Does the IS operator unbox value type or not?

I can't find an answer to the following question:

object o = 10; // Box
int i = (int)o; // Unbox

it's clear, but the following isn't clear

bool isInt = o is int; // Is the unbox here or not?


No, that's not unboxing - it's just checking whether the type is correct. Don't forget that there really is an object involved, with a type. Checking that type is basically the same operation regardless of whether the value is a boxed value type value or not. (There may be some optimizations feasible for value types or any sealed types, as there's no inheritance to consider, but fundamentally it's still checking the "type" part of an object header.)

One way to check that is to compile the code and look at the IL using ILASM:

// object o = 10
IL_0000:  ldc.i4.s   10
IL_0002:  box        [mscorlib]System.Int32
IL_0007:  stloc.0

// int i = (int) o;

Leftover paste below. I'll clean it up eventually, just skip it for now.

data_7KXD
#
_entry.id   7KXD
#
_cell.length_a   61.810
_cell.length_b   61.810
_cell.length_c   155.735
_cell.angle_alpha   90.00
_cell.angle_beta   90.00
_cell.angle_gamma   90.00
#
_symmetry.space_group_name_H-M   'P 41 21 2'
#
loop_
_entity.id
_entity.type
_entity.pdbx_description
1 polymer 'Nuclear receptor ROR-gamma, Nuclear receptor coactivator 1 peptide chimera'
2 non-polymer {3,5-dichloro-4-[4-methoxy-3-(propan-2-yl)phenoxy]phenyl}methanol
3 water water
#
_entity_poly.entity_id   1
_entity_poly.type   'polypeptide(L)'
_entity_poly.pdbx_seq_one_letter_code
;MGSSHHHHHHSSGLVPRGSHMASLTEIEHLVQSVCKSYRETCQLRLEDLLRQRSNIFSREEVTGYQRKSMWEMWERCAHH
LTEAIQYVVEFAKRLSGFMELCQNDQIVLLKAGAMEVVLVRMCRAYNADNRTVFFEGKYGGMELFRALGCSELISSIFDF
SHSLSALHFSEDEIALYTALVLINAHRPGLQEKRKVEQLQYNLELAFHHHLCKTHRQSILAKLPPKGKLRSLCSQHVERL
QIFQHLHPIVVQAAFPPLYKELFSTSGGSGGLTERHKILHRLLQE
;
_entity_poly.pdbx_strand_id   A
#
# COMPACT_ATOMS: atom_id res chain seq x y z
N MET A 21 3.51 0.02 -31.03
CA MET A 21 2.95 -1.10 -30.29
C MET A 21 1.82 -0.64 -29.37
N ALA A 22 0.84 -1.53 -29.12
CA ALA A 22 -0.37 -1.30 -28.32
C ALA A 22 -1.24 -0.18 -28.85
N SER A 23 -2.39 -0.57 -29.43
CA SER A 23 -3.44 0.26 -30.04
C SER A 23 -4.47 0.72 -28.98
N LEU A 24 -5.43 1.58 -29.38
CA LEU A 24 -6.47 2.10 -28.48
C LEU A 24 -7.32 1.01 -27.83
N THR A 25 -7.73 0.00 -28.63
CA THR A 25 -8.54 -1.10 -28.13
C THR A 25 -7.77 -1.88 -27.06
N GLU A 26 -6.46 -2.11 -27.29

IL_0008:  ldloc.0
IL_0009:  unbox.any  [mscorlib]System.Int32
IL_000e:  stloc.1

 // bool isInt = o is int
IL_000f:  ldloc.0
IL_0010:  isinst     [mscorlib]System.Int32

So it uses isinst - no unboxing is necessary.

Not only does it not require unboxing, logically, it can't.

Unboxing can succeed or fail, depending on whether the object really contains a value of the type we are going to try to unbox to.

Therefore, unboxing requires a check as to whether the object is of that particular type.

Therefore, if testing the type required unboxing, then since unboxing requires testing the type, we wouldn't be able to unbox until we'd first unboxed...

Therefore testing a type can't require unboxing.

As of C# 7, the is keyword has gained a new use case, in pattern matching as the type pattern. In this case, unboxing does occur e.g:

object o = 10;
if (o is int i) {
   // i is the unboxed value.

Obviously, this is a different case to the original post's where the value is purely being tested, as when using is as a pattern, you are actually assigning the value. Hence the need to unbox in this case.

To be clear - nothing has changed about the original o is int case - no unboxing will occur there, as per the old answers. The is keyword has just gained a new role.

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